Jenya also noticed that the time had come to change the bicycle’s chain. Now I’ve got a new chain, and in the future I’ll change it in time.

I met up with Tanya one more time to continue interview. Actually we just talked each other, I answered her questions as I could do it, and Tanya recorded our talk on a phone. As a result she made really clear text from the scraps I fed her. I was amused by the result. I won’t become tired to repeat that Tanya is a super specialist.

So, the interview is in Russian, but you can use Google Translate to read it: locals.md/2013/yuriy-zavarin-3000-km/.

Chernivtsi–Chișinău (2013-11-26–2013-11-30)

Alex and Jenya, those people who met me initially in Chernivtsi, came to see me off. I felt sad, but after 20-30 km my mood raised a bit.

Every customs guard on Ukraine-Moldova border initially thought I’m a foreigner, and then they said with disappointment: “Aah, Russian…”

Close to the border in Lipcani I withdrew money and bought a SIM-card. A car driver started talking with me. I asked him for a cigarette, but he took an entire pack and gave it to me. He said that I need it.
A forest was close to the city, I stopped there for a night. Actually, forests are rarity in Moldova, so I was lucky.

Ann, who hosted me in Lviv, told me that she’ll help to find a host in Chișinău. A friend of her, Ion, called in the midnight. I didn’t get everything he told me that time as I was sleepy, but I understood that everything will be fine. And after that Tanya, who works in the popular Moldovan internet magazine Locals.md, called me. She got to know that someone will pass Chișinău by bicycle in this time of year and decided to take an interview with me. For sure I agreed and got a sleep in a good mood.

After that I felt a bit responsible about my trip in Moldova. What would I tell in the interview if I’d get some serious problems in Moldova?

On the next day I could check the quality of Moldovan roads. In total, they have much better roads than in Ukraine. Even in some places where roads were completely patched, it was done well and didn’t annoy much. Though, I have to admit I mostly take big roads, as the traffic wasn’t high there.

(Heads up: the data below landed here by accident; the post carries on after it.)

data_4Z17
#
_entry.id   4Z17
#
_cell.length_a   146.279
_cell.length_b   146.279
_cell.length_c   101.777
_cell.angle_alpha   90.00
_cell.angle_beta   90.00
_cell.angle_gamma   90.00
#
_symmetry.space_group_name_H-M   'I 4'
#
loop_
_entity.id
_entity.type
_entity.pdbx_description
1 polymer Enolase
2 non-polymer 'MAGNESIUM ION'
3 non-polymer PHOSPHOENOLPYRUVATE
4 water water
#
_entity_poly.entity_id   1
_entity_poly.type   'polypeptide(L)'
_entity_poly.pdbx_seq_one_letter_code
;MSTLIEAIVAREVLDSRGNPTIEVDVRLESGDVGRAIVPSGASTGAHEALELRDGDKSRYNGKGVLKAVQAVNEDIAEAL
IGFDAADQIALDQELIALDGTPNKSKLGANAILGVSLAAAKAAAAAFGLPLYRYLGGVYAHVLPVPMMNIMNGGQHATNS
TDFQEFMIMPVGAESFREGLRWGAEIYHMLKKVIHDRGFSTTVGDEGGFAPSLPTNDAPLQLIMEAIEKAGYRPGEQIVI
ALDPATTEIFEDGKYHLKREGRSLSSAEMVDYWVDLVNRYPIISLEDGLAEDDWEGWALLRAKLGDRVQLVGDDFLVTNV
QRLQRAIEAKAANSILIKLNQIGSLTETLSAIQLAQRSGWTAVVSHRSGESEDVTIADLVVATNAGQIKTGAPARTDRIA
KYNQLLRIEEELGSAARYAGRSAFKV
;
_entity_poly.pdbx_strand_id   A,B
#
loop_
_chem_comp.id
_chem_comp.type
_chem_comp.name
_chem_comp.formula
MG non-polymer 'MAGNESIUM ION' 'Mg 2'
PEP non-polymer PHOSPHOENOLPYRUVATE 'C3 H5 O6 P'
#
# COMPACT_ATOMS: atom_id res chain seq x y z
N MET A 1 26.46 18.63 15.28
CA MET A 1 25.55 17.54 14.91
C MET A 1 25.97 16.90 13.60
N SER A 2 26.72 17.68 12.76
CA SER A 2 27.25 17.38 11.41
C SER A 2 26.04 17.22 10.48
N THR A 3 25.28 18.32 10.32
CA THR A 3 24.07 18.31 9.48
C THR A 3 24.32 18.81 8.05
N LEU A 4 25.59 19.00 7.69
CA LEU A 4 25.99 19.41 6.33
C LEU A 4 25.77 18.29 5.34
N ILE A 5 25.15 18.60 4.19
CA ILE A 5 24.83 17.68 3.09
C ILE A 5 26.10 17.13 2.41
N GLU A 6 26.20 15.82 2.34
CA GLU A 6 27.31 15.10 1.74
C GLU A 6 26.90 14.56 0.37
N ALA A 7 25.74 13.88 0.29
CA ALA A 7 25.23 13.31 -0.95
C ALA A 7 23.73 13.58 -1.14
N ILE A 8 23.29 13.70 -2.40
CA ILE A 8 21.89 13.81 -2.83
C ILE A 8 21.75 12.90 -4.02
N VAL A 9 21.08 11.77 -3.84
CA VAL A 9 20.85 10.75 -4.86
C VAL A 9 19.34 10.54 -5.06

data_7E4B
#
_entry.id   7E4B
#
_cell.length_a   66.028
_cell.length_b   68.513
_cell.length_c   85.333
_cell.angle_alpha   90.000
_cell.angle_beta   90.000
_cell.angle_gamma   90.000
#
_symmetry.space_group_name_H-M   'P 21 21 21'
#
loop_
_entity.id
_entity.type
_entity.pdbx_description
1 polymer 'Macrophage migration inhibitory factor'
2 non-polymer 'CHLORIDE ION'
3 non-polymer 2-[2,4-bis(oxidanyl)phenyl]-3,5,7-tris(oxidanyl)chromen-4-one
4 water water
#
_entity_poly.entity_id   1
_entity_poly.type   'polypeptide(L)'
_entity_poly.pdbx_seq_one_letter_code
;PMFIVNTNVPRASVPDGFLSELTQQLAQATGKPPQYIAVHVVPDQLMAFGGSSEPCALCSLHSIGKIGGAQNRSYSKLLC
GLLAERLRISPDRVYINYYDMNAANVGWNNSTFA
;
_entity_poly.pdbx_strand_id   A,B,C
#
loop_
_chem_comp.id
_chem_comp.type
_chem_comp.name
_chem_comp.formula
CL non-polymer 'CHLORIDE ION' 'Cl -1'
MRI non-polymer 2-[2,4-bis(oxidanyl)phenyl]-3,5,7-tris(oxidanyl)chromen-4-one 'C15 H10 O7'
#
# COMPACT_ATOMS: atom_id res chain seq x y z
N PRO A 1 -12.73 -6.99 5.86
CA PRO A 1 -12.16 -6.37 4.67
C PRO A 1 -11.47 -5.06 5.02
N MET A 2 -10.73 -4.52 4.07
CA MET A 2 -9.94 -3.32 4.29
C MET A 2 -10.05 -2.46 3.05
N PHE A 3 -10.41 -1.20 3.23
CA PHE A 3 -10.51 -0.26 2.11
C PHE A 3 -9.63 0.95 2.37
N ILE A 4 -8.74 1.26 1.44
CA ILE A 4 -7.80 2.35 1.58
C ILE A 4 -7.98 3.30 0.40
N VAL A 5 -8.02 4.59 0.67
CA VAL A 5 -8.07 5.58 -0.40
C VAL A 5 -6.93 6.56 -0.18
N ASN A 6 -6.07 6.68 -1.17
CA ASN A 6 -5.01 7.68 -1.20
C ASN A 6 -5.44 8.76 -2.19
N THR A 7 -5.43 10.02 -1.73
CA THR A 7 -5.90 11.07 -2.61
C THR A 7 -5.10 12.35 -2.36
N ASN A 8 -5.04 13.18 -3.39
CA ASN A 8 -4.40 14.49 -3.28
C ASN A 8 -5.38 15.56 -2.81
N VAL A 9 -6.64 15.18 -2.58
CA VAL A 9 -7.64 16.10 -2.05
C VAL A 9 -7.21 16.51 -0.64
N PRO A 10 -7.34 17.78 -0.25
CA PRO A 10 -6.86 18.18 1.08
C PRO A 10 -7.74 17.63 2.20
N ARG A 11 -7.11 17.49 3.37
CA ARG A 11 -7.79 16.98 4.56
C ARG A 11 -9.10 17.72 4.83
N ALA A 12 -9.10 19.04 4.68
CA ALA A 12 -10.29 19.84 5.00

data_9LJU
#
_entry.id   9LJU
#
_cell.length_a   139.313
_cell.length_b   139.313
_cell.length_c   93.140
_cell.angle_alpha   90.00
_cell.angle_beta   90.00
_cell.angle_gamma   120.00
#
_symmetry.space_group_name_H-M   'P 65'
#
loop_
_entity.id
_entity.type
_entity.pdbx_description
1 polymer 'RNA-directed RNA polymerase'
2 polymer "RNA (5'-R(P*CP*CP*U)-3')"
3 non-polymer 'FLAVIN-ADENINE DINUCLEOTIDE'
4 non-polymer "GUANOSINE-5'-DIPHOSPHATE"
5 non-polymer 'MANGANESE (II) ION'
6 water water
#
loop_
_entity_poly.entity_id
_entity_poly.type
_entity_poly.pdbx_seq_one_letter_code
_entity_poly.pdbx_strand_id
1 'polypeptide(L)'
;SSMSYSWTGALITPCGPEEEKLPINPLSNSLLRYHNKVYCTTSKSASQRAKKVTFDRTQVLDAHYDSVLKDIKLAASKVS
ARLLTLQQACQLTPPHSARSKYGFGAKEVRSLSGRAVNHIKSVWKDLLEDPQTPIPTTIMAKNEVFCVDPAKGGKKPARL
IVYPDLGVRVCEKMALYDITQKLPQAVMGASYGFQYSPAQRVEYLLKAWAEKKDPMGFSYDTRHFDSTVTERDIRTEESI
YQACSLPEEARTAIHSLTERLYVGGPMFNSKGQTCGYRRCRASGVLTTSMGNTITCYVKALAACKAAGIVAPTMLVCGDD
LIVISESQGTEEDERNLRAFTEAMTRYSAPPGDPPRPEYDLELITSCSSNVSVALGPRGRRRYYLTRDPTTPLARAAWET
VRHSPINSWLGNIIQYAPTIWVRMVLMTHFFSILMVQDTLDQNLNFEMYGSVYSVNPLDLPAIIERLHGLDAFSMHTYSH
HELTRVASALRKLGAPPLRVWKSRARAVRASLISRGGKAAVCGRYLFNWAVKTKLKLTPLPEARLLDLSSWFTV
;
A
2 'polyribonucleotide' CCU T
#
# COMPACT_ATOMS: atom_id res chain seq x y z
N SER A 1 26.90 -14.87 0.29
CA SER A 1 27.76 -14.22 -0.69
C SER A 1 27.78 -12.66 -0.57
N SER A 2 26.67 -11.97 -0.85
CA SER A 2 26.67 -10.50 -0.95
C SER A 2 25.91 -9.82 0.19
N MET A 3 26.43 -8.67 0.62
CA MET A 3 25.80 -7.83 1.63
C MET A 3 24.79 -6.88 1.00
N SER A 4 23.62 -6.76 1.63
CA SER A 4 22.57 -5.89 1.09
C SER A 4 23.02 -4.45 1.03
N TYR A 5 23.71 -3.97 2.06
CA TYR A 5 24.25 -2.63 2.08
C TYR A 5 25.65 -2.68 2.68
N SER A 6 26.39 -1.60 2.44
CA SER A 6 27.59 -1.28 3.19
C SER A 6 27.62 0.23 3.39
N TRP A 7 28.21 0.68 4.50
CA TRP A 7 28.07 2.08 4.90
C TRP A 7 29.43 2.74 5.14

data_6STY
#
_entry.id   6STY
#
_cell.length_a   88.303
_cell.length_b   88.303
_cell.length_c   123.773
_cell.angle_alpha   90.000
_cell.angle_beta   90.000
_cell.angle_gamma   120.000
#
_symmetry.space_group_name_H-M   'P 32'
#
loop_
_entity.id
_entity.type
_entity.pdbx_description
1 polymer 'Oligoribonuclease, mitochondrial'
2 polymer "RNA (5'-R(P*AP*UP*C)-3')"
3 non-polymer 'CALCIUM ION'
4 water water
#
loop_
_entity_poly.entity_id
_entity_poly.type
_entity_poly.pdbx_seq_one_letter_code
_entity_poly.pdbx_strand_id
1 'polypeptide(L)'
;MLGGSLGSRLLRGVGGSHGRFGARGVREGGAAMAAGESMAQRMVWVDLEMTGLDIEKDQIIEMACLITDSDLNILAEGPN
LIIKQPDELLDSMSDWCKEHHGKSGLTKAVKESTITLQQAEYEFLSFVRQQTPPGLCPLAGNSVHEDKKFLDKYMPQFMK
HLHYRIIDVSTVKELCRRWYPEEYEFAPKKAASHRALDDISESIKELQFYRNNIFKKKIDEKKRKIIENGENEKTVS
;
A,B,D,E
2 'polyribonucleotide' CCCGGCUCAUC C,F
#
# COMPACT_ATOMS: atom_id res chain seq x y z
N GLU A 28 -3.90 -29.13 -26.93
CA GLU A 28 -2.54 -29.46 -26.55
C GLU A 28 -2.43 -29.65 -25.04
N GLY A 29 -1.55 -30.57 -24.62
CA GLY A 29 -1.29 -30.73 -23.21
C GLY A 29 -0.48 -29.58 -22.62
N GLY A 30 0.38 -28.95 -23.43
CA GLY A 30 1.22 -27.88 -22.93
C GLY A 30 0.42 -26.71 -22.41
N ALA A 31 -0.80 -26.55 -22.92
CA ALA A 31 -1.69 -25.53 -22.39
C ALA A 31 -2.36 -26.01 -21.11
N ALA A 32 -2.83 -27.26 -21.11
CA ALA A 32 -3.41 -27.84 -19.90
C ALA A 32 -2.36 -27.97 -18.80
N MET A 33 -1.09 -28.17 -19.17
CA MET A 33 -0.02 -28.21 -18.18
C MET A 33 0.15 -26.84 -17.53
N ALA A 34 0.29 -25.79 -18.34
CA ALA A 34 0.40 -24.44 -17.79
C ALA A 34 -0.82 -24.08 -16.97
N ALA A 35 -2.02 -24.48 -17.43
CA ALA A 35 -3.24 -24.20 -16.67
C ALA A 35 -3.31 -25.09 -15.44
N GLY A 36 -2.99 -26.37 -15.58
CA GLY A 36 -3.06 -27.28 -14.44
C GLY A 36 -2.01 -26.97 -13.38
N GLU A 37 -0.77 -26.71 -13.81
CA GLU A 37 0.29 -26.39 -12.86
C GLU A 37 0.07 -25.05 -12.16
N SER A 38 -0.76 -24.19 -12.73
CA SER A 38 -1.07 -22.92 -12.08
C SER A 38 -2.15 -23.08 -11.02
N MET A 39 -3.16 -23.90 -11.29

Maybe in Lonely Planet guide I read that there are no mountains in Moldova, therefore cycling there is total joy. I’m sure the author didn’t try to cycle there. Indeed, there are no mountains, but there are hills and very steep ascents on them. In Ukrainian part of Carpathian Mountains I was tired less than on Moldovan hills.

So I was tired, couldn’t reach a forest and chose a place under a bridge. Ground freezed, I used a stone to hammer tent’s pegs in. Water in plastic bottles started freezing during the day as well, so I put it in the bottom part of sleeping bag.

In the last days I got used to have mobile internet, and I check e-mails and so on in the evenings. But there was no mobile connection under the bridge. I went out on a field, legs and hands were shaking due to cold, but I still checked something on the internet.

Some tea was left in the thermo mug, and in the morning I got a beautiful pattern inside. I didn’t repeat this mistake on the next days.

I cycled in Soroca’s direction, a Roma capital as Moldovans call it. According to Wikipedia only some 3% of Soroca’s population are gypsies, but probably it’s more than in other places of Moldova. Indeed, I met some gypsies on the way. In a few kilometers from the city I met a gypsy who strangely asked me what I’m carrying by bicycle. Seems he didn’t understand I’m just a tourist. He also asked me about my earrings and a person who put the earrings into my ears.

Two times in Soroca female gypsies noticed me and yelled: “America?”

As I understood from talks with Moldovans (and it’s really easy to start a talk with some unknown Moldovan), they don’t really like gypsies, but there is no open confrontation.

Soroca Fortress, the main sight of the city, was closed for renovation. OK, the Dniester River is there and it’s beautitiful.

It snowed a bit during the night. Fields and roadsides still were covered by snow, but the road was clean. The road to Chișinău was repaired in many places, and workers cried and bore me up.

In the next morning I only had to visit Old Orhei, and then I could go to Chișinău. It was very beautiful in Old Orhei, so I didn’t notice how I spent there a few hours. I rushed towards Chișinău before getting dark.

Tanya met me in Chișinău in a place where cyclists usually meet. Dasha took a few photos with me. The idea was to take photos exactly after my arrival to the city, when I’m dirty and unshaved. Tanya took a small interview and we decided we’ll continue after a few days.

Then Jenya, who was found because of Ann’s efforts, came and took me to the home.